Bidart G.N.,Laboratorio Of Bacterias Lacticas Y Probioticos | Rodriguez-Diaz J.,Laboratorio Of Bacterias Lacticas Y Probioticos | Rodriguez-Diaz J.,University of Valencia | Yebra M.J.,Laboratorio Of Bacterias Lacticas Y Probioticos
Applied and Environmental Microbiology | Year: 2016

Human milk oligosaccharides (HMOs) are considered to play a key role in establishing and maintaining the infant gut microbiota. Lacto-N-triose forms part of both type 1 and type 2 HMOs and also of the glycan moieties of glycoproteins. Upstream of the previously characterized gene cluster involved in lacto-N-biose and galacto-N-biose metabolism from Lactobacillus casei BL23, there are two genes, bnaG and manA, encoding a β-N-acetylglucosaminidase precursor and a mannose-6-phosphate isomerase, respectively. In this work, we show that L. casei is able to grow in the presence of lacto-N-triose as a carbon source. Inactivation of bnaG abolished the growth of L. casei on this oligosaccharide, demonstrating that BnaG is involved in its metabolism. Interestingly, whole cells of a bnaG mutant were totally devoid of β-N-acetylglucosaminidase activity, suggesting that BnaG is an extracellular wall-attached enzyme. In addition to hydrolyzing lacto-N-triose into N-acetylglucosamine and lactose, the purified BnaG enzyme also catalyzed the hydrolysis of 3'-N-acetylglucosaminyl-mannose and 3'-N-acetylgalactosaminyl-galactose. L. casei can be cultured in the presence of 3'-N-acetylglucosaminyl-mannose as a carbon source, but, curiously, the bnaG mutant strain was not impaired in its utilization. These results indicate that the assimilation of 3'-N-acetylglucosaminyl-mannose is independent of BnaG. Enzyme activity and growth analysis with a manA-knockout mutant showed that ManA is involved in the utilization of the mannose moiety of 3'-N-acetylglucosaminyl-mannose. Here we describe the physiological role of a β-N-acetylglucosaminidase in lactobacilli, and it supports the metabolic adaptation of L. casei to the N-acetylglucosaminide-rich gut niche. © 2016, American Society for Microbiology.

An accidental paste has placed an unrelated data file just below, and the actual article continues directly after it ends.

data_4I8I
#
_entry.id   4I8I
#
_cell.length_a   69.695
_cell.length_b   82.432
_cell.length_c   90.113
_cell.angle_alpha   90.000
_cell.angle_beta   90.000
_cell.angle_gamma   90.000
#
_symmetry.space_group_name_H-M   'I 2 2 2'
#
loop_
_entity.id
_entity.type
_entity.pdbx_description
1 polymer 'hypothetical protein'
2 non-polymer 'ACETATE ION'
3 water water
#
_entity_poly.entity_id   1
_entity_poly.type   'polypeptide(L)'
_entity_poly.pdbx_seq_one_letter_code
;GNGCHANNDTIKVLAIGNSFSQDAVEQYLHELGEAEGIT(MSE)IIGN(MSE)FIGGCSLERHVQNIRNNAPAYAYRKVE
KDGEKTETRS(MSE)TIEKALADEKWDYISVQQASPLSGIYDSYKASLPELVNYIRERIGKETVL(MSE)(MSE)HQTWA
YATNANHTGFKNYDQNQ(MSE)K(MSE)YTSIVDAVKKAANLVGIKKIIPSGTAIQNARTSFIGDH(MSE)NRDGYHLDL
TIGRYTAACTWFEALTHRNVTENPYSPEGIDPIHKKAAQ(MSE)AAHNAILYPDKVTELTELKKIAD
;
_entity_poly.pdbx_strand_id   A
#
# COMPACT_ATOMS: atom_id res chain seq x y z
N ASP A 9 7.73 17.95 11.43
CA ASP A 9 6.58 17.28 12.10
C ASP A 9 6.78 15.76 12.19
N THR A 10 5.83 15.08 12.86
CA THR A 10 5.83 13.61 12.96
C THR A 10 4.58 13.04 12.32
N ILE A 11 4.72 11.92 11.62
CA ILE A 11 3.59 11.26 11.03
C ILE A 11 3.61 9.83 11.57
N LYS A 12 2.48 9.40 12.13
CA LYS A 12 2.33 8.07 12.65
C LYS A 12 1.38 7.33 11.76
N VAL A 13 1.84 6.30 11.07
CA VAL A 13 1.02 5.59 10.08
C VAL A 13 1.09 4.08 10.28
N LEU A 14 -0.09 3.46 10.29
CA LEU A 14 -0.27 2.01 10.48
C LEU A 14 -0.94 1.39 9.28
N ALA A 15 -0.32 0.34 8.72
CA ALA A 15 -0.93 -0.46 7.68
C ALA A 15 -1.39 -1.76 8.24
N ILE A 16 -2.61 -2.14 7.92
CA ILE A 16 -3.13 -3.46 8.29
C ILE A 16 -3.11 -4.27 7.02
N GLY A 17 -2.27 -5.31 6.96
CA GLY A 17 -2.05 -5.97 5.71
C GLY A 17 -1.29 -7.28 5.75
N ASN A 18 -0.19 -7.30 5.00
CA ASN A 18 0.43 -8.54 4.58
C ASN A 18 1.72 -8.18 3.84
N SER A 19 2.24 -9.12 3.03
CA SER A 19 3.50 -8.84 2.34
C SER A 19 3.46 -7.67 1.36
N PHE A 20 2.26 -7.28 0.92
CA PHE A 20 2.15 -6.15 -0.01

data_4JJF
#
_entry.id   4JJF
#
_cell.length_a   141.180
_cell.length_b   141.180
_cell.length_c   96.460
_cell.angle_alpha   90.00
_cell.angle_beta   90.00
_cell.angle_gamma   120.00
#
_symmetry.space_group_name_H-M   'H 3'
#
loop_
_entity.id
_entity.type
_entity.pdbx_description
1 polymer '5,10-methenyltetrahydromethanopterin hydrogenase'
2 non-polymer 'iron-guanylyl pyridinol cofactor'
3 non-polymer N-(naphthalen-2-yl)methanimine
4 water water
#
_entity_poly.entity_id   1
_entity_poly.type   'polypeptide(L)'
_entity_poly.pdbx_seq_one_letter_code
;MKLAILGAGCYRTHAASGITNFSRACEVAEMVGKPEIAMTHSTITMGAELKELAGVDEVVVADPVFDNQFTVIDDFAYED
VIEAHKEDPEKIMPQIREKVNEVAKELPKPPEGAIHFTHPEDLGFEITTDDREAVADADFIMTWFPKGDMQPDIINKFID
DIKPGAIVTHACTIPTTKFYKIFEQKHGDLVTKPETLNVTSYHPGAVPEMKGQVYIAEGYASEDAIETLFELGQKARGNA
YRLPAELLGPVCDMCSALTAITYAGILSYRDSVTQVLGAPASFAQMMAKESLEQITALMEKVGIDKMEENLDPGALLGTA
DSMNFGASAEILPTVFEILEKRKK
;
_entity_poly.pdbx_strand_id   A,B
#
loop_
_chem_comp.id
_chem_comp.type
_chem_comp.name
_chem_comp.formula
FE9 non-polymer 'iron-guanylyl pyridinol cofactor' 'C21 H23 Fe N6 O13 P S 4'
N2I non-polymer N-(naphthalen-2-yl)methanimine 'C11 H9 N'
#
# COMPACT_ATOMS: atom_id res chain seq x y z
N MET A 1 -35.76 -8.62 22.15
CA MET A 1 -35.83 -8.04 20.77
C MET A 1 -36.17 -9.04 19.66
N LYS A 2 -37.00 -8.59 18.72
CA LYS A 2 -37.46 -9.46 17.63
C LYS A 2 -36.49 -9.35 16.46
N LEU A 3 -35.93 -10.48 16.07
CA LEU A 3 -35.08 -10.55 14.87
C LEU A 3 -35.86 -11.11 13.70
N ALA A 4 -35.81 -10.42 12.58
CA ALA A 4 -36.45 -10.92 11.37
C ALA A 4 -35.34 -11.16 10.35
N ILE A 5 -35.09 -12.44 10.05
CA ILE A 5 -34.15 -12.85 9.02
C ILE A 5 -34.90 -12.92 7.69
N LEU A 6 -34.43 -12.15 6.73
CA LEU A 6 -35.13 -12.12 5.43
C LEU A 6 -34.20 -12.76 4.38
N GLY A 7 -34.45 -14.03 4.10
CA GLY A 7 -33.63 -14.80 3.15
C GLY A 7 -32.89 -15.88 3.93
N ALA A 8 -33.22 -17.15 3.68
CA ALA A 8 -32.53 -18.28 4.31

De Boeck R.,Laboratorio Of Bacterias Lacticas Y Probioticos | Sarmiento-Rubiano L.A.,Laboratorio Of Bacterias Lacticas Y Probioticos | Nadal I.,Laboratorio Of Bacterias Lacticas Y Probioticos | Monedero V.,Laboratorio Of Bacterias Lacticas Y Probioticos | And 2 more authors.
Applied Microbiology and Biotechnology | Year: 2010